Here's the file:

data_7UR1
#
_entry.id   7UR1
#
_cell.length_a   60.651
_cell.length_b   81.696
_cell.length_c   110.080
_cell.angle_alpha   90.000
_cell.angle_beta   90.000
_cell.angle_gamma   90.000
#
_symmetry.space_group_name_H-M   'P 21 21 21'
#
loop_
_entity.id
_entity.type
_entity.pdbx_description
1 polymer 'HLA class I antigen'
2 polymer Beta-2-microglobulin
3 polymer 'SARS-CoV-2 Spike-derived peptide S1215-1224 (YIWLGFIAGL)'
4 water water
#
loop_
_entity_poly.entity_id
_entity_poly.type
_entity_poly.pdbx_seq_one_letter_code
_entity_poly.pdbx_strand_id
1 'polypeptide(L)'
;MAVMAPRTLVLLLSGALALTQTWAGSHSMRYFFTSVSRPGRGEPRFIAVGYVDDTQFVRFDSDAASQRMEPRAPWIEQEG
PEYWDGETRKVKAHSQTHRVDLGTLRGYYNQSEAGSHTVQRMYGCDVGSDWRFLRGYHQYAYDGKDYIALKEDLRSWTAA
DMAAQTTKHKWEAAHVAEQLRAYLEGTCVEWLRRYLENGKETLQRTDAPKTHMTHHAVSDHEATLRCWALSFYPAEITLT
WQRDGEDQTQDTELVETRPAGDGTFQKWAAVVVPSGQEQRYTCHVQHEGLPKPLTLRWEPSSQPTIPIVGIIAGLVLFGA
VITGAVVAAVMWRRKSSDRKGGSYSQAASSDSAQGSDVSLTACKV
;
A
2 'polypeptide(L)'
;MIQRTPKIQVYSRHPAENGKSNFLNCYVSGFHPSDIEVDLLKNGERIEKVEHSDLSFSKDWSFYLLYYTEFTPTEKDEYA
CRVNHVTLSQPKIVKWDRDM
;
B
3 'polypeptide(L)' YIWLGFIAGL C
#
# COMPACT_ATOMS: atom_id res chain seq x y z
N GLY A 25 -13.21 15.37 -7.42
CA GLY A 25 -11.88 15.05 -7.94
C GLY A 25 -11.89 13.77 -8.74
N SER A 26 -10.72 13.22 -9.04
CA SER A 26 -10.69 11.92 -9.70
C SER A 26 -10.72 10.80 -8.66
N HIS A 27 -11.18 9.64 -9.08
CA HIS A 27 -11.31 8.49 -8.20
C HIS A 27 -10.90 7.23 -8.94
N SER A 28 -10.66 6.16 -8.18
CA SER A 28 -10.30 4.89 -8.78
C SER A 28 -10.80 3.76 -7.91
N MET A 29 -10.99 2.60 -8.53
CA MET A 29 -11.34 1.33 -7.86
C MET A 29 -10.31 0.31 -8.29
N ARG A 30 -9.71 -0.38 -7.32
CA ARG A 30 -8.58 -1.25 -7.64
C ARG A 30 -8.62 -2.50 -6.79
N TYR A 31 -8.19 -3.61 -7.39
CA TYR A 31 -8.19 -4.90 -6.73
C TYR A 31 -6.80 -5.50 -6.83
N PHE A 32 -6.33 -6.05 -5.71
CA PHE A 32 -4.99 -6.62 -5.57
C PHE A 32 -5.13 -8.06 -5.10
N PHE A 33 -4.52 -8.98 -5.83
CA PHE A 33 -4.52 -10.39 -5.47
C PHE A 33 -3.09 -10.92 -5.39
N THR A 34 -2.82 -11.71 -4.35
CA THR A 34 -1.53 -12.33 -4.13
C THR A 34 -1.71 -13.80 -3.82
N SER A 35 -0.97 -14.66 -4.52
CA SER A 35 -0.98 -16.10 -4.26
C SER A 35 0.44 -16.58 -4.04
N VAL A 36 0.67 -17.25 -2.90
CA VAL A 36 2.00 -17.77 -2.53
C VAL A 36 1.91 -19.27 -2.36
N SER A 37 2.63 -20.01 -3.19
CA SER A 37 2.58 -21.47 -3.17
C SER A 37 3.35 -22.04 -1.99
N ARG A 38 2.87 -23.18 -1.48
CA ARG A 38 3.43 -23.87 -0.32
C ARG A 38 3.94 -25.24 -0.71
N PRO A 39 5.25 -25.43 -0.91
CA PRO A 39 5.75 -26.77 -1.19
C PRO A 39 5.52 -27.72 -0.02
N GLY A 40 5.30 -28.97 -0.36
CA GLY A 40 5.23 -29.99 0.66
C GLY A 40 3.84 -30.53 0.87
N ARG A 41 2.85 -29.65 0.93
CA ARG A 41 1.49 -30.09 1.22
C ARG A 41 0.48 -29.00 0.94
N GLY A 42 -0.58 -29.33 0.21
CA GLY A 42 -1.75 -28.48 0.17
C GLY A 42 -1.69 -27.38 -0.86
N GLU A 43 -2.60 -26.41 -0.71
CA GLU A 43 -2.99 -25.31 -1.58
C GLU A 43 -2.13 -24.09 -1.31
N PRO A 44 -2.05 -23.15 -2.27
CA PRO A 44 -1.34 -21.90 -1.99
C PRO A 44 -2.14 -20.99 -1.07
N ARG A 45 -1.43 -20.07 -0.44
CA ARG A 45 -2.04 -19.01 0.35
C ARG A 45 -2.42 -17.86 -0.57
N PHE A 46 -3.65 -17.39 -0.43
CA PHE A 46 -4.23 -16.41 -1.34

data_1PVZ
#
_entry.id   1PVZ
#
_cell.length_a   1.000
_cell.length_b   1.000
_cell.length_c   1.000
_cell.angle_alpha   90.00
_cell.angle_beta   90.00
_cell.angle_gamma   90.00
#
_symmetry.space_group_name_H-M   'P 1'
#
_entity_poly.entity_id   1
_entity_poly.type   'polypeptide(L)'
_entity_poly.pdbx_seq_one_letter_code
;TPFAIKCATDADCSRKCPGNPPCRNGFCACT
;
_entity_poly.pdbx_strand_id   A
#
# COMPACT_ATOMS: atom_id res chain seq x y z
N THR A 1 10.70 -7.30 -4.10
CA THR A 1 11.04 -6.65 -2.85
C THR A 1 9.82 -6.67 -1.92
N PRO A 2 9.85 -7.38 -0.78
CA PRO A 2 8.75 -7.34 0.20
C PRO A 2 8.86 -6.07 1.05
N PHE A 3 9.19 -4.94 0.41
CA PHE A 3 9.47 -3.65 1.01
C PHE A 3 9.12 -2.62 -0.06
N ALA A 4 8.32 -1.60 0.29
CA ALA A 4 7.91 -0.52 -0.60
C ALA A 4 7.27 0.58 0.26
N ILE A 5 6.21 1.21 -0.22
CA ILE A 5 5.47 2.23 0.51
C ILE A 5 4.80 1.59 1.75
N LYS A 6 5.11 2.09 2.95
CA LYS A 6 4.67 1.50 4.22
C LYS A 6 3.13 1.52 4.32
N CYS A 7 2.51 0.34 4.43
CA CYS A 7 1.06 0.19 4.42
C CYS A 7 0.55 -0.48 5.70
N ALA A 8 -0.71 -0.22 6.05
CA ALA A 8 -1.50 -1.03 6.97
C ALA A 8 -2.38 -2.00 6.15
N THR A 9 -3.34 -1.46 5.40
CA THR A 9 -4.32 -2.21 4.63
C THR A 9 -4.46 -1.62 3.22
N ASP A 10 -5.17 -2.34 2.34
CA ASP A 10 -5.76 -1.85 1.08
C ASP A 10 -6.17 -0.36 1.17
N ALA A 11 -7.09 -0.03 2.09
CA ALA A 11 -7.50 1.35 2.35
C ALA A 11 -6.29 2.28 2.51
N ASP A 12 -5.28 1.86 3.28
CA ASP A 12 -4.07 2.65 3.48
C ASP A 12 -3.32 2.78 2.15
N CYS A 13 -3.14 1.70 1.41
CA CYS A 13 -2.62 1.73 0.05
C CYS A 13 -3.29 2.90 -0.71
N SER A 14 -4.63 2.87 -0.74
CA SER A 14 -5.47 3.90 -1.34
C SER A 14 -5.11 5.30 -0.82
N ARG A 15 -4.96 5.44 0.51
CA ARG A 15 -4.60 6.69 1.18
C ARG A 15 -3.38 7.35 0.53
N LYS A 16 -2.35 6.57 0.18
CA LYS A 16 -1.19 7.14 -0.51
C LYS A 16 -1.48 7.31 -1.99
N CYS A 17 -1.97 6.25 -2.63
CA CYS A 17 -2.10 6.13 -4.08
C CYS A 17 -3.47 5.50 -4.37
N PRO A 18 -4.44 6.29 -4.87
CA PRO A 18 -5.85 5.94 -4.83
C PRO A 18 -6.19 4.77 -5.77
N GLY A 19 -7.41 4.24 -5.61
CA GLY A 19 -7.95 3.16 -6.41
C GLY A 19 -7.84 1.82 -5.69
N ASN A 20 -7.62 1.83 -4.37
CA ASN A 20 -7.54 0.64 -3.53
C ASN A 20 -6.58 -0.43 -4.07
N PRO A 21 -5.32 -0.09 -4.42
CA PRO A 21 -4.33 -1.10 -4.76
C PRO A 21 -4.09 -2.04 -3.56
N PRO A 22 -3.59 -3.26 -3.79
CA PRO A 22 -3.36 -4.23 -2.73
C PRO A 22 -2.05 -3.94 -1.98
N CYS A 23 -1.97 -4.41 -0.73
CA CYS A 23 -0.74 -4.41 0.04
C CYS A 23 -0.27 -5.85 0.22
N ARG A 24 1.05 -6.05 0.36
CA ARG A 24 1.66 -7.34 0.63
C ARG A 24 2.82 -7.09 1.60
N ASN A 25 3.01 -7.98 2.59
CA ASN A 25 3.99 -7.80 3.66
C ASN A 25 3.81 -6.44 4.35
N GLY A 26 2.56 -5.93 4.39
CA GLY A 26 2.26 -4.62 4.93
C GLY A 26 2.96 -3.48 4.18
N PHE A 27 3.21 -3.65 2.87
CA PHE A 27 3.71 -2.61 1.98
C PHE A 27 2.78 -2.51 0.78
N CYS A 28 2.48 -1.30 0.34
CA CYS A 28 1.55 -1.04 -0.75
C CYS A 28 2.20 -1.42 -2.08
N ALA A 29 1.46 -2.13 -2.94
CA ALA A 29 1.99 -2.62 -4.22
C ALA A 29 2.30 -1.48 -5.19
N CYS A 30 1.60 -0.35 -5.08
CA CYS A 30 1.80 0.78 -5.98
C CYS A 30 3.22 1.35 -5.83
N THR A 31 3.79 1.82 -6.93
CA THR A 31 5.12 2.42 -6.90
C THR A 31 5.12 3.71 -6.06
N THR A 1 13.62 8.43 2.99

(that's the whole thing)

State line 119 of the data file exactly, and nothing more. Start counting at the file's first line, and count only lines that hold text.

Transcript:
#